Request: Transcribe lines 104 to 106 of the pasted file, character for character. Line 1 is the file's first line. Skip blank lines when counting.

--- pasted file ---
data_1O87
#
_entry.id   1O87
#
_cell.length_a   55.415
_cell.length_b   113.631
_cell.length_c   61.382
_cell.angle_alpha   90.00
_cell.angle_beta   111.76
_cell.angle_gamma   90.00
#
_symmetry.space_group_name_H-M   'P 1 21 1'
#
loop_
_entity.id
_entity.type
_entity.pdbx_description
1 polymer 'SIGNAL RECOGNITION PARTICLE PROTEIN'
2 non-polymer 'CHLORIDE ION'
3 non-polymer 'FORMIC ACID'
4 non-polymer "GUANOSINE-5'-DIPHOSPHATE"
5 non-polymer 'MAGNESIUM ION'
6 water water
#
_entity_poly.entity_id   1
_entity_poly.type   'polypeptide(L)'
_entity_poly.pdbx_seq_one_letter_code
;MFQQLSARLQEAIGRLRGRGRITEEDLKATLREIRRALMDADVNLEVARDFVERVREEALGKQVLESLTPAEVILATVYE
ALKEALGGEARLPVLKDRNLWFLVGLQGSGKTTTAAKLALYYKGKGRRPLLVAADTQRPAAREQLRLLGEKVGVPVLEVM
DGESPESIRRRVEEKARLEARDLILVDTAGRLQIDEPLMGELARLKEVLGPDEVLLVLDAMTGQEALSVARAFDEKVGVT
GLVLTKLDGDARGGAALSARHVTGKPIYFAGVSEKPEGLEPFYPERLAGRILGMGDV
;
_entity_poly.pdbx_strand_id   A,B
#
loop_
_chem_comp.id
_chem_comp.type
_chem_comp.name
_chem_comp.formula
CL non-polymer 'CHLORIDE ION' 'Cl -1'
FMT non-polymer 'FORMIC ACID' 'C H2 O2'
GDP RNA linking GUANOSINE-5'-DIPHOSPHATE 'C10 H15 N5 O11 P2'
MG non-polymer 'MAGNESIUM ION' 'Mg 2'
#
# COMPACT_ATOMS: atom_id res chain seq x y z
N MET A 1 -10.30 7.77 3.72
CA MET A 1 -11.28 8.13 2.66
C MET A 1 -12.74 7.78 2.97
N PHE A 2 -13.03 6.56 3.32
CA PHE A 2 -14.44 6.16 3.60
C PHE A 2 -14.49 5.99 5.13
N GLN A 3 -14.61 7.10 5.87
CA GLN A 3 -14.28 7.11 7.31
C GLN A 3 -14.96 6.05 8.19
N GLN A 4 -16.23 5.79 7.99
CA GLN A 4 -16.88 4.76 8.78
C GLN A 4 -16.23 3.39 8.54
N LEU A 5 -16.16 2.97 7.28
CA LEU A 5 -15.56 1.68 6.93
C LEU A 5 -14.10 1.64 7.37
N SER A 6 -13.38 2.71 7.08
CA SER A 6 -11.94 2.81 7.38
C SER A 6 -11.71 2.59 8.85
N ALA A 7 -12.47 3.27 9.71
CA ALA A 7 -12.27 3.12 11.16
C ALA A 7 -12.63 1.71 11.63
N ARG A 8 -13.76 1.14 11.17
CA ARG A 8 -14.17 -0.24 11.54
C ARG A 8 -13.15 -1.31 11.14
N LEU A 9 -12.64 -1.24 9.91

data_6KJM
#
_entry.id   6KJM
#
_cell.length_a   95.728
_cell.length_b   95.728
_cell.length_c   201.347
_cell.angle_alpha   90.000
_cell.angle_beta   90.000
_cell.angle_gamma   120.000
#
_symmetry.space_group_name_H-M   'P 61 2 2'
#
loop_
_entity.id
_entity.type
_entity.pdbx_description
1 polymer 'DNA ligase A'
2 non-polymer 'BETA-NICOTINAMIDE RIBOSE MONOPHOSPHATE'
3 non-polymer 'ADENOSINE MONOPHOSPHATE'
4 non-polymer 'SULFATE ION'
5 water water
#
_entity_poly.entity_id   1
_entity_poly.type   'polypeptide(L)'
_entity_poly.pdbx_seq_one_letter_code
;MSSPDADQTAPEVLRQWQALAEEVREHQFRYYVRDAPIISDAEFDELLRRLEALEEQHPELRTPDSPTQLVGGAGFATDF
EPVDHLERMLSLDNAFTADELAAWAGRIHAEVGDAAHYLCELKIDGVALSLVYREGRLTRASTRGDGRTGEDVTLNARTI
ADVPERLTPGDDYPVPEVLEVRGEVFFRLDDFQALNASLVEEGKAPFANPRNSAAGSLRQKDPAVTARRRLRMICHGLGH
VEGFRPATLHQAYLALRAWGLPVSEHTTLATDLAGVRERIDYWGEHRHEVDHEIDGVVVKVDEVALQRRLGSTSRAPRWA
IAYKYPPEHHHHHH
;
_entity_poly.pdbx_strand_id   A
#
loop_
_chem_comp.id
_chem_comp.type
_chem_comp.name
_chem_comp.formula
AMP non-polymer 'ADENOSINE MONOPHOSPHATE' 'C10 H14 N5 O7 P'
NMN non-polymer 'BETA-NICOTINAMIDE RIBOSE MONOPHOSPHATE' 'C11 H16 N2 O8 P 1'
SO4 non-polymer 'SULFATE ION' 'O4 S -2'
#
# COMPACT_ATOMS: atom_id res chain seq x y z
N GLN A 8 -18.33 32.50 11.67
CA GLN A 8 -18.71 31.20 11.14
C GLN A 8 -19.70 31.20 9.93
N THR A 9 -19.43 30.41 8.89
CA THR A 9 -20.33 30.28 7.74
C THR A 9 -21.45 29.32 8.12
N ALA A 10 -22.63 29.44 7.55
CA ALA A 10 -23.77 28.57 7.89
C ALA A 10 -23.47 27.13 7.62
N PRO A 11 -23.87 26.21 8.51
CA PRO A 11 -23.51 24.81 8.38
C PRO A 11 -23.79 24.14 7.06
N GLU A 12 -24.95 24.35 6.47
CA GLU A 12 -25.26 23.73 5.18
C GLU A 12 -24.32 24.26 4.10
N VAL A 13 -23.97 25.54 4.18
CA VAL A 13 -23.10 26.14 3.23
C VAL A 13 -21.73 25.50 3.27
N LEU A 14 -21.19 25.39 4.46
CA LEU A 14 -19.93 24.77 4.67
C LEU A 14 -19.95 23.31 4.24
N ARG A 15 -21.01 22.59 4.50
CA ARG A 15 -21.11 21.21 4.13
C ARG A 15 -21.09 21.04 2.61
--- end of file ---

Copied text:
#
loop_
_chem_comp.id